And with those parting words of advice, please find below teasers for dozens upon dozens of great stories from 2002-2005.
My voyage of discovery began on January 3rd 2002 when I discovered what cards were missing from the first print run of Magic. Since I was already 30 years old, I supposed that an age limit for being a Judge wouldn’t apply to me, but was there one? I found my answer on the 16th, and less than a week later on the 22nd I was reading Henry Stern talking about how the Tolarian Academy combo slipped through R&D…
Not being terribly observant, I hadn’t realized that there was a Masticore in the artwork of Deep Analysis, one of the best cards ever. But after February 7th 2002 I knew this unmissable fact. Bury is a small northern town here in Britain, but without the capital it’s a word gone forever from the rules of the game. Feb 28th told me why…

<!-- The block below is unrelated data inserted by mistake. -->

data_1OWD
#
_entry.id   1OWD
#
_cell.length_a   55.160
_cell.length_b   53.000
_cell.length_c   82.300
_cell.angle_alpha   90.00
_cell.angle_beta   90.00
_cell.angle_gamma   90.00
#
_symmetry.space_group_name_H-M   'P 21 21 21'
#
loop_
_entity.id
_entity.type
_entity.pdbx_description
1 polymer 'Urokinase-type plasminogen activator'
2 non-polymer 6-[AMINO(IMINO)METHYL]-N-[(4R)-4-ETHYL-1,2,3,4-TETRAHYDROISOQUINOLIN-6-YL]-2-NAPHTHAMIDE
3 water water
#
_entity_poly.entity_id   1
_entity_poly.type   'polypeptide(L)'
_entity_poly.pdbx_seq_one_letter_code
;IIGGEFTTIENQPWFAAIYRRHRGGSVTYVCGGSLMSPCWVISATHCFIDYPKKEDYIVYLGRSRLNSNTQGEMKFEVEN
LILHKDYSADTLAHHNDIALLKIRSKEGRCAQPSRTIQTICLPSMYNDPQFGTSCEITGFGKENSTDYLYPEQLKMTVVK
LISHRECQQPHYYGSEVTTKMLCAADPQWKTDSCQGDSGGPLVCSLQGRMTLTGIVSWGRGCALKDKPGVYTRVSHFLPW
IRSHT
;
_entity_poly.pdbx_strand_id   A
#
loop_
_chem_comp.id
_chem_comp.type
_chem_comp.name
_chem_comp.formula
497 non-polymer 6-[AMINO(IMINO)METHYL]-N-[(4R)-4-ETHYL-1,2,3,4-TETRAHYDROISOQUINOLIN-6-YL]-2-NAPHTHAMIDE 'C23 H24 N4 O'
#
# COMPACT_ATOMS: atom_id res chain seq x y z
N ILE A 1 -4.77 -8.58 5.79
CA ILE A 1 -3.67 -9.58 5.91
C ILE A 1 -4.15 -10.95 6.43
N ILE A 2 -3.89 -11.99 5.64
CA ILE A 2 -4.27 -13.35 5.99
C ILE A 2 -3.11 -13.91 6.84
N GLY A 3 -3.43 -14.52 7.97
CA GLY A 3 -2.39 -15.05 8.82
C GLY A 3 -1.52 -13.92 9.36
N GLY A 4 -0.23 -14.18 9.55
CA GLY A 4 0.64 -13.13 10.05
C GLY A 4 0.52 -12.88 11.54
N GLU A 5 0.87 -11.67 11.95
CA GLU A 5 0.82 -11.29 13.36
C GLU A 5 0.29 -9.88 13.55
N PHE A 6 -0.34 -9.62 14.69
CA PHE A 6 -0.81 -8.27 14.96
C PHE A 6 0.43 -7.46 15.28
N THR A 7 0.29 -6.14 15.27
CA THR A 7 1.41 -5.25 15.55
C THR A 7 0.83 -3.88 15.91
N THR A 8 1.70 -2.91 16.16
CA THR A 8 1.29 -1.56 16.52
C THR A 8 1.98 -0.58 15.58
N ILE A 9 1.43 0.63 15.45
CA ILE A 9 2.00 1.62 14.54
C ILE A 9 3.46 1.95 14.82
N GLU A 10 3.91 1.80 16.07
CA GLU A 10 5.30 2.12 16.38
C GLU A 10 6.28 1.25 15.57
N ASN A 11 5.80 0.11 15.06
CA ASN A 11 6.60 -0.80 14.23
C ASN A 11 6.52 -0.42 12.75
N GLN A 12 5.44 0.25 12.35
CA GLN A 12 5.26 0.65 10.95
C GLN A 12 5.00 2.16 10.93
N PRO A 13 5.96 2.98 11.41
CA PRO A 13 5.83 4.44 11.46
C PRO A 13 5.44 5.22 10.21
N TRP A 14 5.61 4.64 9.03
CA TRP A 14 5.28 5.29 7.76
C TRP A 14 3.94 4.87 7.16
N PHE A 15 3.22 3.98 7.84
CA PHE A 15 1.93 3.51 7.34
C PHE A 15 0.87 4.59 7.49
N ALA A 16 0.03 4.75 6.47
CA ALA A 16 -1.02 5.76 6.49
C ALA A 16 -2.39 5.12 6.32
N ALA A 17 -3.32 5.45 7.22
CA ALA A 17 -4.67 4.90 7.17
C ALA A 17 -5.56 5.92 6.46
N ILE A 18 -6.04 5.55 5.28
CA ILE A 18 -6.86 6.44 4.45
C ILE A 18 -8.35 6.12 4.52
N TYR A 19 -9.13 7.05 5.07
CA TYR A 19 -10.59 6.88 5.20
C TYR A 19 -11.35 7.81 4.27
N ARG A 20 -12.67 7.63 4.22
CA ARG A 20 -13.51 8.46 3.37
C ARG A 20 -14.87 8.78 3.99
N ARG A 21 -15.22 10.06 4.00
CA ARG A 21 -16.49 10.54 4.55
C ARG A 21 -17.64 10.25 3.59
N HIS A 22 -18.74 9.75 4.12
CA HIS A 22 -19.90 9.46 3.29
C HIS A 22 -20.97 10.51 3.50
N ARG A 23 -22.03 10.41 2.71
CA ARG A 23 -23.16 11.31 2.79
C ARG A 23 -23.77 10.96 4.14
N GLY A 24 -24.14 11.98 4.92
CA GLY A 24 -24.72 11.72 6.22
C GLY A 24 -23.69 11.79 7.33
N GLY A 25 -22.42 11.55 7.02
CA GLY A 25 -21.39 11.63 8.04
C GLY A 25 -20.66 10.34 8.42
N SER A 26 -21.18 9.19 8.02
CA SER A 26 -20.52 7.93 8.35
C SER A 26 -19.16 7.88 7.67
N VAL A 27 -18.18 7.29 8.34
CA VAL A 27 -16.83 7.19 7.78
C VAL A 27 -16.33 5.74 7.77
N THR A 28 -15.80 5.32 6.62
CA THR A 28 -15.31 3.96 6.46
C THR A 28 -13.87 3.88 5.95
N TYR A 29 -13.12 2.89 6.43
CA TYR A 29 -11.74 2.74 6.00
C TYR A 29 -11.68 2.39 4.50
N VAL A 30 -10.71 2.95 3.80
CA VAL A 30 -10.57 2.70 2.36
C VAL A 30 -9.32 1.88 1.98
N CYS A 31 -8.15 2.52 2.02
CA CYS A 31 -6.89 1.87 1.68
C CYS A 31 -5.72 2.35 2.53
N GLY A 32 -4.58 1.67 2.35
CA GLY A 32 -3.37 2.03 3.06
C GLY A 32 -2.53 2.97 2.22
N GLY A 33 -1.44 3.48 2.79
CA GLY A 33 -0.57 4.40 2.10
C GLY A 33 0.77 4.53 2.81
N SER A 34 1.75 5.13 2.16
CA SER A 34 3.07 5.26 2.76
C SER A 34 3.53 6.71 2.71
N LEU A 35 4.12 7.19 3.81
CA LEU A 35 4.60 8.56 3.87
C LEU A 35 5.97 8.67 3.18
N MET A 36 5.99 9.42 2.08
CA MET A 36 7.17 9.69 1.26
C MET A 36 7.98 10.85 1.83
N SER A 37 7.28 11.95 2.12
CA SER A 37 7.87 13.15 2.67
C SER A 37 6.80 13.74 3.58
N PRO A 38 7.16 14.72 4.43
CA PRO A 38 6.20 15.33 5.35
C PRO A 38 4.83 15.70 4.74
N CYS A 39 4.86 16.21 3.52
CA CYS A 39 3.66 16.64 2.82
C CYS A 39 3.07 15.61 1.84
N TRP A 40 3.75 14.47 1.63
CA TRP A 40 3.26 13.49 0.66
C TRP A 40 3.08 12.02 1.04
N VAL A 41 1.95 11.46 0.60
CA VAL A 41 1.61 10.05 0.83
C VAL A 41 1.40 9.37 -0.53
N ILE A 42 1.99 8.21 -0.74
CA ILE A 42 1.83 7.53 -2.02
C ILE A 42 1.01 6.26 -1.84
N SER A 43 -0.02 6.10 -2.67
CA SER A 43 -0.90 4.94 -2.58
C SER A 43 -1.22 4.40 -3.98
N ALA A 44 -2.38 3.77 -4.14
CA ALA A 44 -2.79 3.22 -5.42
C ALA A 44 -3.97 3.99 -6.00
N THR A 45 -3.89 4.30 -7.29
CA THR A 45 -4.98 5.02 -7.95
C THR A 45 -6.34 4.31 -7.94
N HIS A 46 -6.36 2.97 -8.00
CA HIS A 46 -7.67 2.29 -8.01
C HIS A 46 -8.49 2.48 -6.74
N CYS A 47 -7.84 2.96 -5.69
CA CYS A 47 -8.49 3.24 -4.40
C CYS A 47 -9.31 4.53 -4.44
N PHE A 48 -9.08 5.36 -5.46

April brought me the astonishing news of the Magic arcade machine on the 5th, and something that I thought was a joke, but turned out not to be, about the letter â€˜h’ on cards. Well, it was the first of the month.
May had lots to offer me. On the 3rd Richard Garfield taught me a bunch about the Power 9. Ten days later my lack of observation came to the fore once again. I’ve seen the film â€˜Spiderman’ a few times now, but never really had a good look at his bedroom wall. I did however wonder why the number for Threshold was set at 7, and I had to wait until the 23rd to find out. And then on the last day of the month, somebody just had to know why red doesn’t have a tutor.
Into June, and on the 7th I found out where the Gathering bit of Magic: The Gathering came from, and how it could so easily have been something else. Showing that things can change if you keep hoping, one guy plaintively wanted to know why there was no love for Hawaii. Chris Galvin explained how things were back then on the 11th. And although the origin of the species is still a book I’ve yet to read, June 27th did at least tell me the origin of Flashback.